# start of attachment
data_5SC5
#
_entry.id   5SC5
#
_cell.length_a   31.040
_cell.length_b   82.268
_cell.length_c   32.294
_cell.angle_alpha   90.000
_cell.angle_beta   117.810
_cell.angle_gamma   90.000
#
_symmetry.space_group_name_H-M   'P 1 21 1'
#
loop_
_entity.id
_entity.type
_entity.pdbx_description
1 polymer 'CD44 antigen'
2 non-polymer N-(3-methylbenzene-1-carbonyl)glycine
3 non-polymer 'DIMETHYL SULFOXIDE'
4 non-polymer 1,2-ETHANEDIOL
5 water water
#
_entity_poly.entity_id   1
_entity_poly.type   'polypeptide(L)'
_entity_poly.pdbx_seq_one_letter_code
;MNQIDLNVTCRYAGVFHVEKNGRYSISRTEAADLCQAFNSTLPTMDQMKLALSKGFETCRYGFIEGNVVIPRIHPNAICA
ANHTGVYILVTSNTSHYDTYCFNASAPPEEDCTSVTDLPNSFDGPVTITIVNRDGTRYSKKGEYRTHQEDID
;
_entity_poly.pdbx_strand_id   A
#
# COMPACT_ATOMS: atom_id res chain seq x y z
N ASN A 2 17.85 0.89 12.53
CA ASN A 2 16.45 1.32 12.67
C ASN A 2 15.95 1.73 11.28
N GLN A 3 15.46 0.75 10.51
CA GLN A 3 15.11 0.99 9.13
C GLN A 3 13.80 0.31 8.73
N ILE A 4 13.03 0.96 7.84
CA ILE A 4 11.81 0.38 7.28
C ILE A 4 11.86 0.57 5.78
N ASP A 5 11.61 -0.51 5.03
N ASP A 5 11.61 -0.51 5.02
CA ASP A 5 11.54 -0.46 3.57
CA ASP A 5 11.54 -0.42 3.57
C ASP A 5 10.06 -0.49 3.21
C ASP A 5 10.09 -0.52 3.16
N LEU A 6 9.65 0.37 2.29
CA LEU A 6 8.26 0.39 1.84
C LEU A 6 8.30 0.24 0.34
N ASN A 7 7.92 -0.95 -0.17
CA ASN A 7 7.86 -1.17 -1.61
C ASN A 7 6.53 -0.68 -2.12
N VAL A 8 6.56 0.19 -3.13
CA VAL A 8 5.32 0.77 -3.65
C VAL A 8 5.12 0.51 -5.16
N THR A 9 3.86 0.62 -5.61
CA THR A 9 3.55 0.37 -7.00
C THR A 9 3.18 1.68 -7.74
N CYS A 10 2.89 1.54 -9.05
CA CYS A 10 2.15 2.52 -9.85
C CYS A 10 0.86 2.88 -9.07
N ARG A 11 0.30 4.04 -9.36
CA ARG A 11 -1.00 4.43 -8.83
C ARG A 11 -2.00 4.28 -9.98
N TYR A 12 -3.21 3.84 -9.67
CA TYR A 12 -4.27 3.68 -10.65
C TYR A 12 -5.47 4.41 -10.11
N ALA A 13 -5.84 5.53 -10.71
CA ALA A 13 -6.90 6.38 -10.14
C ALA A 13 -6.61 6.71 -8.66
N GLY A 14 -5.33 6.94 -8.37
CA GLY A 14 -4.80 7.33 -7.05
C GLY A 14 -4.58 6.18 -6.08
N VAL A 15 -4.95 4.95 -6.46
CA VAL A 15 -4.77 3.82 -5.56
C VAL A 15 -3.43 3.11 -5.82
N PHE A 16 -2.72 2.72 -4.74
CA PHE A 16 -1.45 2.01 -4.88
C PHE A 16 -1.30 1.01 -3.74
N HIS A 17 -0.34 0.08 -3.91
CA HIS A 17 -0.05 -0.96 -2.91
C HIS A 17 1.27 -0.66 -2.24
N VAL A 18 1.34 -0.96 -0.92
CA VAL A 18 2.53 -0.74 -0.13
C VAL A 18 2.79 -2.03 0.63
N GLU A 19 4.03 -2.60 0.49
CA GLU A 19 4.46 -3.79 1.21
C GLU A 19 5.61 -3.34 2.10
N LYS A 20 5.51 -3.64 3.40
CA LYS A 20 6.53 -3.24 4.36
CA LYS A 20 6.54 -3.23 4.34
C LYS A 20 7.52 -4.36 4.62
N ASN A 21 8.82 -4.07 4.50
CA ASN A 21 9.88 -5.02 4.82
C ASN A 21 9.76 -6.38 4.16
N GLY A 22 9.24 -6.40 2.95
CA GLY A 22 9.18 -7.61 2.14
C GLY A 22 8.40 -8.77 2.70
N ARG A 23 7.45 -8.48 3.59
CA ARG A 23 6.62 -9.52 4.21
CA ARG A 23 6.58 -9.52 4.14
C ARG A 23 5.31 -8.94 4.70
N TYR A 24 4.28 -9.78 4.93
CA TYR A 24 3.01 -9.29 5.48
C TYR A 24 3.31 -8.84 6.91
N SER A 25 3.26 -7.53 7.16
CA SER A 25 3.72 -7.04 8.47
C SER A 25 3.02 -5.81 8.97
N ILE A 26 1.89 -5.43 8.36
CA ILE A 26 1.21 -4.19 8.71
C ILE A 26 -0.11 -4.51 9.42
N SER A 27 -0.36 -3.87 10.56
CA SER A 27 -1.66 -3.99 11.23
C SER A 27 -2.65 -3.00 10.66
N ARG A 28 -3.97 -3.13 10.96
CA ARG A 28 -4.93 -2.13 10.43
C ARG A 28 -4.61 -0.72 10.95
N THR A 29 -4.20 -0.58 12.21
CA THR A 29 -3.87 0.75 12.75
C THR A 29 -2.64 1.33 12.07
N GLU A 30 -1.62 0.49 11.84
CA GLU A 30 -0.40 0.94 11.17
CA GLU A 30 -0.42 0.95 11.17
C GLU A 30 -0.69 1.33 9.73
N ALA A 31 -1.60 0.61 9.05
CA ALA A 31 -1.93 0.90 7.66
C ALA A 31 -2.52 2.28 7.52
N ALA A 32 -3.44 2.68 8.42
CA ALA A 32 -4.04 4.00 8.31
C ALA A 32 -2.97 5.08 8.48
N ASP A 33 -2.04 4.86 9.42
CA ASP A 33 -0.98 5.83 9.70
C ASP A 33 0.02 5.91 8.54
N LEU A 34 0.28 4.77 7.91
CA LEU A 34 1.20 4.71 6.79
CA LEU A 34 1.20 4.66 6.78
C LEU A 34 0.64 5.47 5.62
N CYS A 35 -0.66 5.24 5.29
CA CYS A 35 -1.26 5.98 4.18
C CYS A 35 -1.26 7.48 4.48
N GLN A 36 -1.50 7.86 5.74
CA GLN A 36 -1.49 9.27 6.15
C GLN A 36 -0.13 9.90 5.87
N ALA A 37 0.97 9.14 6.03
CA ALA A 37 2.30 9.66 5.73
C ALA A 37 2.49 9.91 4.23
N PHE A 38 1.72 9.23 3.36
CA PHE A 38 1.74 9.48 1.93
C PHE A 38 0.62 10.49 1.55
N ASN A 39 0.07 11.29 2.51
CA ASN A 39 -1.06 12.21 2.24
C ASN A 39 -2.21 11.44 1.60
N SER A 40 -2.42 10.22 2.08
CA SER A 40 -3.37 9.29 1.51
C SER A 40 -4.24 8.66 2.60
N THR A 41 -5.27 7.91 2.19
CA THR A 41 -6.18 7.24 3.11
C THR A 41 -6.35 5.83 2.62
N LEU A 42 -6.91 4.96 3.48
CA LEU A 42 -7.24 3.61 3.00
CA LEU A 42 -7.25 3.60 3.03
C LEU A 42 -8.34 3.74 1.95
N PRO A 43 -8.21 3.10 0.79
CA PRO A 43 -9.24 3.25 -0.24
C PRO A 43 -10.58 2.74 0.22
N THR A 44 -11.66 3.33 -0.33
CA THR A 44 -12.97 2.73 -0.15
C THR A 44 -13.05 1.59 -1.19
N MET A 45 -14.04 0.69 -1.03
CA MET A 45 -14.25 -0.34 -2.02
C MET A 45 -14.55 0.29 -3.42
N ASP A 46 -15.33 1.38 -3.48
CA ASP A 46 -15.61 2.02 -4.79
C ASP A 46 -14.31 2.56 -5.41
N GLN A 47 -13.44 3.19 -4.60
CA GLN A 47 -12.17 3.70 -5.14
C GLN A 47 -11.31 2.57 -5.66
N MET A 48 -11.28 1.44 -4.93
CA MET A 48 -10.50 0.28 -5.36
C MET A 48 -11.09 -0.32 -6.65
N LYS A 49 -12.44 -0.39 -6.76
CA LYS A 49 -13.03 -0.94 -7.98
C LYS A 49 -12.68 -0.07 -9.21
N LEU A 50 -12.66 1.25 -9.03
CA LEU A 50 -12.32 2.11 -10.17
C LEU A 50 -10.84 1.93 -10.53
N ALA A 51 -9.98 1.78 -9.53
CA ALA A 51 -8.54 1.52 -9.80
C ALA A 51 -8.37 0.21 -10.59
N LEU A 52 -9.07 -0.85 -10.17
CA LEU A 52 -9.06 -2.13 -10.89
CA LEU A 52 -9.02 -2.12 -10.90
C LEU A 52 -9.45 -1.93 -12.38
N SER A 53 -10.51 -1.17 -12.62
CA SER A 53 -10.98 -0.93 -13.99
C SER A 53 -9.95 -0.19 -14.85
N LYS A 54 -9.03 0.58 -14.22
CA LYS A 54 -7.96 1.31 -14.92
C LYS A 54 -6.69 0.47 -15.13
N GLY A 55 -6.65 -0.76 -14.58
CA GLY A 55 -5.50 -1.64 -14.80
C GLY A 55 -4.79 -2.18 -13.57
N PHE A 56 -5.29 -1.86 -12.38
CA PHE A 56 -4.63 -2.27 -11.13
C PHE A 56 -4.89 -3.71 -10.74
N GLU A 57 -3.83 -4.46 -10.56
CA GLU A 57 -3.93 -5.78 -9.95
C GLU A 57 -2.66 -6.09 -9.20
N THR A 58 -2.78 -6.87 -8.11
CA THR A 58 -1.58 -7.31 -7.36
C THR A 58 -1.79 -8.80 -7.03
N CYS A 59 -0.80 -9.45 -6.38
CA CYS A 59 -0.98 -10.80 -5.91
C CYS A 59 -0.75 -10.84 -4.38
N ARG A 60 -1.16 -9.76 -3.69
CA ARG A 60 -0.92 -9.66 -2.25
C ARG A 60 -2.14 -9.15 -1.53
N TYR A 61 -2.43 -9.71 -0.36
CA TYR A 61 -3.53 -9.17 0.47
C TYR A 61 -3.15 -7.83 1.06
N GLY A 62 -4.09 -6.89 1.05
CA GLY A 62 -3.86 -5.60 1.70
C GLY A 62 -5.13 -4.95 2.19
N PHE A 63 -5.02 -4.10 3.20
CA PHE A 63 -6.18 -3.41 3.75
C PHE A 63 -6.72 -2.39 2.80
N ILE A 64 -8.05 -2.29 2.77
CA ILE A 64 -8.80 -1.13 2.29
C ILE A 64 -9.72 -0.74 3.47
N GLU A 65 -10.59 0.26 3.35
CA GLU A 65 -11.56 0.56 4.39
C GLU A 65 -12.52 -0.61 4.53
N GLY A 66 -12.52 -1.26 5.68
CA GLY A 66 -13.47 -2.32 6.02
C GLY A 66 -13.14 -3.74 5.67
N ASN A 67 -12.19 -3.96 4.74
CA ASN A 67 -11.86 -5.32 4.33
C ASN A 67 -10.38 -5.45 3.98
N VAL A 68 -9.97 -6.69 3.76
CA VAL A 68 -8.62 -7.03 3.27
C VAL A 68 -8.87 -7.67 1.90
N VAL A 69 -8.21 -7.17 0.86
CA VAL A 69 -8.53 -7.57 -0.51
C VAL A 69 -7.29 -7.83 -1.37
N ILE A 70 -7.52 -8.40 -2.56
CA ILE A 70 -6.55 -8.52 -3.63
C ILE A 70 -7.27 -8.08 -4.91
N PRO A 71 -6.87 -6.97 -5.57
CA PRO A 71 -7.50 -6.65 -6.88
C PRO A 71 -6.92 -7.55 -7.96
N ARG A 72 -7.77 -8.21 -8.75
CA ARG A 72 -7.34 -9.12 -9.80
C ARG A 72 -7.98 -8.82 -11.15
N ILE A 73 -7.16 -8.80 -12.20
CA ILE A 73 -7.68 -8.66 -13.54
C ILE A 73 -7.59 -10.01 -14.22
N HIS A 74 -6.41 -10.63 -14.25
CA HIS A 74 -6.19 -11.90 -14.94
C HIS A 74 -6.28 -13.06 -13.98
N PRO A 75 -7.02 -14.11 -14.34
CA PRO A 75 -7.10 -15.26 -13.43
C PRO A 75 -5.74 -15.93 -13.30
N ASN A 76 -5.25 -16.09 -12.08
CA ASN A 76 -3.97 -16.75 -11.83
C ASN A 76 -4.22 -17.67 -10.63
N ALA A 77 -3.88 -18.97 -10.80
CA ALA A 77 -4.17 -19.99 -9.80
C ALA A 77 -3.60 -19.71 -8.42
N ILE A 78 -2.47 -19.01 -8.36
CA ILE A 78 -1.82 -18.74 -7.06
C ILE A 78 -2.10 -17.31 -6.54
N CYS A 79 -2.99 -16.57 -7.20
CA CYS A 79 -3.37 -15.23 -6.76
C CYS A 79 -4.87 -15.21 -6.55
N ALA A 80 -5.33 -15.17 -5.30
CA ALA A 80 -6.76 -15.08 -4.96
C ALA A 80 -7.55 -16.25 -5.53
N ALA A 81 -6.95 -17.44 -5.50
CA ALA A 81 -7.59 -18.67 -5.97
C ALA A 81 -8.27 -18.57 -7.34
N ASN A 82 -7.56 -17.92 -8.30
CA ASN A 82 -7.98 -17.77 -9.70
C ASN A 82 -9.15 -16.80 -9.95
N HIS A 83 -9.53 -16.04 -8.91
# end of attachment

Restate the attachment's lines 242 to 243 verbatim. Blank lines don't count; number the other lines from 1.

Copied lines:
C VAL A 68 -8.87 -7.67 1.90
N VAL A 69 -8.21 -7.17 0.86